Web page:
Judge Patrick Naugle is a retired member of the Living Dead Reserves.
Our review of Uncle Sam, published June 29th, 2004, is also available.
He wants you…dead!
Uncle Sam is a sluggish, shoddily produced horror/comedy that would have been at home in the early 1980s when every other slasher flick was based on a holiday (Friday the 13th, April Fool's Day, Silent Night, Deadly Night). In this reviewer's opinion, the best time to watch this film is late at night, when you have fallen asleep or drifted off into a deep coma.
Uncle Sam revolves around—what else?—the Fourth of July as a deranged, undead patriot rises from the grave to kill in the name of America. Of course, the only one who seems able to stop him is his nephew (an anemic, effeminate Christopher Ogden) and soul singer Isaac Hayes (Chef from TV's popular South Park) as a military vet with a bum leg. As 'Uncle Sam' begins his reign of terror during a small town's Independence Day celebration it becomes clear he must be stopped before everyone succumbs to his bloody red, white and blue rampage of murder.
Written by the prolific Larry Cohen (the It's Alive and Maniac Cop trilogies) and directed by schlock auteur William Lustig (Maniac Cop), Uncle Sam is a by-the-numbers turd that sports embarrassing child actors, C-level stars slumming for a paycheck (oh P.J. Soles, how far you've tumbled…) and a level of suspense that rivals clipping your toenails in a well lit room. When I was fifteen years old this movie would have been a lot of fun. As I sat stone-faced through Uncle Sam at the age of thirty-four, I saw through its paper thin veneer with creeping disappointment.
I'd hoped that Uncle Sam would fall under the 'so bad it's good' label. I mean, really—it's about an alcoholic, child abusing soldier who is brought back from the dead to become a homicidal patriot of doom. Born on the Fourth of July this is not. Alas, Uncle Sam's failings are that it lacks any depth or wit; with a title like Uncle Sam one might suspect an undercurrent of political satire. Hardly. Uncle Sam kills without giving any credence to victim's political ties or motives (the exception being broad strokes, like a kid who burns the flag or a draft dodger). The viewer isn't even afforded the minor luxury of groan inducing puns which is the meat and potatoes of the slasher genre.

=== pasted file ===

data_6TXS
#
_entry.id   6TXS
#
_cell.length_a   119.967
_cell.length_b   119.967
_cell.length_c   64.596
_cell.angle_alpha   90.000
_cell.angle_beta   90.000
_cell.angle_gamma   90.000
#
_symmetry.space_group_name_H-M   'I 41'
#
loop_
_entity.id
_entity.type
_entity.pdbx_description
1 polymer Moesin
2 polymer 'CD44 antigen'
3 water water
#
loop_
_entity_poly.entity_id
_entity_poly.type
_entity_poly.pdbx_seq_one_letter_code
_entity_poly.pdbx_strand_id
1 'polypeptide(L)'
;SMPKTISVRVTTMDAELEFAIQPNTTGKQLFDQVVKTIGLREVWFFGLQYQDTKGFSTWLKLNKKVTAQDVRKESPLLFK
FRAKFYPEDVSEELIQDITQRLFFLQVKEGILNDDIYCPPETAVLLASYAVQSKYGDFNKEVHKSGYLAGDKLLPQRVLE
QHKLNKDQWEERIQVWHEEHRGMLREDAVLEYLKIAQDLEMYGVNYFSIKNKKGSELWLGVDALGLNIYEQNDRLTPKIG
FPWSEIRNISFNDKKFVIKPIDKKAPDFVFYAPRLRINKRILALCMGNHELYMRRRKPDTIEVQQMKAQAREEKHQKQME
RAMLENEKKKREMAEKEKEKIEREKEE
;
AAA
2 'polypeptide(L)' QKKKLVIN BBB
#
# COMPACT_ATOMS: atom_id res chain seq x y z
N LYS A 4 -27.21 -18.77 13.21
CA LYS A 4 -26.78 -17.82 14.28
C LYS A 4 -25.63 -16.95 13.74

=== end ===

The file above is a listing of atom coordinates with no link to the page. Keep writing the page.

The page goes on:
The film is punctuated with inept child actors whose parents appear to have been Conrad Brooks and Paul Marco. And good Lord on a lampshade, who thought bringing in a kid in a wheelchair with telekinetic powers—a plot device as old as a hammer and nails—was a good idea? And while I'm thinking about it, what the heck is Oscar nominee Robert Forester (a long way from Jackie Brown) doing here?
With just a few tweaks Uncle Sam could have climbed to at least a level of bizarre, compelling entertainment. As it stands the film is a muddled mess of half baked ideas and missed opportunities. Some movies are as American as apple pie. If that's the case, Uncle Sam is about as American as rotten sushi.
Uncle Sam is presented in 2.35:1 HD 1080p. The picture quality of this movie is good, if not great. Some of the scenes show a bit of softness, but overall it's a fine looking image for a low budget film. Colors are representative and solid with black levels well rendered. This may not be a reference quality transfer, but fans of the film will most assuredly note the HD upgrade. Audio includes English 7.1 DTS-HD and an 5.1 Dolby Surround track, both of which do yeoman's work but don't add a ton to the proceedings. Some of the side and rear speakers are used, but the effects come off as slightly forced and artificial. Overall both tracks do the job, but are nothing to write home about. Also included are English, French and Spanish subtitles.
Uncle Sam includes a few star-spangled extra features, the meatiest of which are two commentary tracks. The first audio commentary is by director William Lustig, writer Larry Cohen and producer George G. Braunstein and the second is by William Lustig and star Isaac Hayes. If nothing else, Lustig is a chatty participant who has a lot to say about the film (and even admits at one point that he made some mistakes in the pacing). I'm not sure as a film like Uncle Sam needed two commentary tracks (will it surprise you to learn I only listened to snippets of each because I couldn't stand watching this film two more times?), but they are here for the fans who want them.
Also included is a really, really weird gag real that—I kid you not—is made to make scenes from the film appear as if one of the child actors is being molested by the other actors (I guess the BD producers thought this was funny, but it's not) and a deleted scene (video taped) that is fairly uninteresting. Finally there is a theatrical trailer and a poster and publicity stills gallery.
Once upon a time I liked crap like Uncle Sam. But the fairy tale is over. GUILTY!
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